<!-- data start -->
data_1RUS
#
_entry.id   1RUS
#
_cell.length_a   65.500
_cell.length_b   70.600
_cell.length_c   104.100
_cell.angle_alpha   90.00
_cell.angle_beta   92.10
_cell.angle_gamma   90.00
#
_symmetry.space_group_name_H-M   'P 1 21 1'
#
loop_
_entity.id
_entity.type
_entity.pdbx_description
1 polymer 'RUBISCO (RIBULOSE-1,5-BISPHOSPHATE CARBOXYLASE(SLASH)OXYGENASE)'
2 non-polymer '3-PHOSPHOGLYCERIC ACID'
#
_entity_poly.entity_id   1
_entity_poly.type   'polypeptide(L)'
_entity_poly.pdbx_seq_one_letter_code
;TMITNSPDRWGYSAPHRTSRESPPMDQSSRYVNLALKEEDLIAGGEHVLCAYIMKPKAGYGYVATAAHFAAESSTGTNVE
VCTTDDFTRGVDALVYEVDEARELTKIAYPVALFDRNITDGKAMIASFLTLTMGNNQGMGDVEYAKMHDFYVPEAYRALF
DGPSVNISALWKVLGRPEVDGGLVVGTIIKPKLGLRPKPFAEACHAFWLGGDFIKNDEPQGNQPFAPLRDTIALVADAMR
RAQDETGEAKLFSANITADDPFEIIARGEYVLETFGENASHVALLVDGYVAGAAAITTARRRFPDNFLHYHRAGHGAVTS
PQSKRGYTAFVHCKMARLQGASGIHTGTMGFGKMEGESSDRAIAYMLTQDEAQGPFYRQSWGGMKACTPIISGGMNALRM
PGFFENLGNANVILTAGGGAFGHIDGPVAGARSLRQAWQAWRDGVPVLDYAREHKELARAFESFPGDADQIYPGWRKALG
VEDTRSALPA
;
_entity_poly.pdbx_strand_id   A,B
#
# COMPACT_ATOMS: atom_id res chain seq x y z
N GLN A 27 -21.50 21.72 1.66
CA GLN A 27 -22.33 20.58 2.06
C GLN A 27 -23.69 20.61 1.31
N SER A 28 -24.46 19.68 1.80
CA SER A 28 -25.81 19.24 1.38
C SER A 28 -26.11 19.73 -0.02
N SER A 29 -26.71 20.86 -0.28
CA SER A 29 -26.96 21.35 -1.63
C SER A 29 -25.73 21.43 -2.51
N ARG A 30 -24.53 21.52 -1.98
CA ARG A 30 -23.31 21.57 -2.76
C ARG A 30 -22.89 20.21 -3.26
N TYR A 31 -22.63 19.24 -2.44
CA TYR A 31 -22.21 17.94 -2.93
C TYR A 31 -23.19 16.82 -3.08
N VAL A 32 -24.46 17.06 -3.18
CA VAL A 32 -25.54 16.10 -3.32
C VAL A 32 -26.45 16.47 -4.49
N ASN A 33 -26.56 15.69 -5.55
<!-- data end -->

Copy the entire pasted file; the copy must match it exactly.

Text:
data_1RUS
#
_entry.id   1RUS
#
_cell.length_a   65.500
_cell.length_b   70.600
_cell.length_c   104.100
_cell.angle_alpha   90.00
_cell.angle_beta   92.10
_cell.angle_gamma   90.00
#
_symmetry.space_group_name_H-M   'P 1 21 1'
#
loop_
_entity.id
_entity.type
_entity.pdbx_description
1 polymer 'RUBISCO (RIBULOSE-1,5-BISPHOSPHATE CARBOXYLASE(SLASH)OXYGENASE)'
2 non-polymer '3-PHOSPHOGLYCERIC ACID'
#
_entity_poly.entity_id   1
_entity_poly.type   'polypeptide(L)'
_entity_poly.pdbx_seq_one_letter_code
;TMITNSPDRWGYSAPHRTSRESPPMDQSSRYVNLALKEEDLIAGGEHVLCAYIMKPKAGYGYVATAAHFAAESSTGTNVE
VCTTDDFTRGVDALVYEVDEARELTKIAYPVALFDRNITDGKAMIASFLTLTMGNNQGMGDVEYAKMHDFYVPEAYRALF
DGPSVNISALWKVLGRPEVDGGLVVGTIIKPKLGLRPKPFAEACHAFWLGGDFIKNDEPQGNQPFAPLRDTIALVADAMR
RAQDETGEAKLFSANITADDPFEIIARGEYVLETFGENASHVALLVDGYVAGAAAITTARRRFPDNFLHYHRAGHGAVTS
PQSKRGYTAFVHCKMARLQGASGIHTGTMGFGKMEGESSDRAIAYMLTQDEAQGPFYRQSWGGMKACTPIISGGMNALRM
PGFFENLGNANVILTAGGGAFGHIDGPVAGARSLRQAWQAWRDGVPVLDYAREHKELARAFESFPGDADQIYPGWRKALG
VEDTRSALPA
;
_entity_poly.pdbx_strand_id   A,B
#
# COMPACT_ATOMS: atom_id res chain seq x y z
N GLN A 27 -21.50 21.72 1.66
CA GLN A 27 -22.33 20.58 2.06
C GLN A 27 -23.69 20.61 1.31
N SER A 28 -24.46 19.68 1.80
CA SER A 28 -25.81 19.24 1.38
C SER A 28 -26.11 19.73 -0.02
N SER A 29 -26.71 20.86 -0.28
CA SER A 29 -26.96 21.35 -1.63
C SER A 29 -25.73 21.43 -2.51
N ARG A 30 -24.53 21.52 -1.98
CA ARG A 30 -23.31 21.57 -2.76
C ARG A 30 -22.89 20.21 -3.26
N TYR A 31 -22.63 19.24 -2.44
CA TYR A 31 -22.21 17.94 -2.93
C TYR A 31 -23.19 16.82 -3.08
N VAL A 32 -24.46 17.06 -3.18
CA VAL A 32 -25.54 16.10 -3.32
C VAL A 32 -26.45 16.47 -4.49
N ASN A 33 -26.56 15.69 -5.55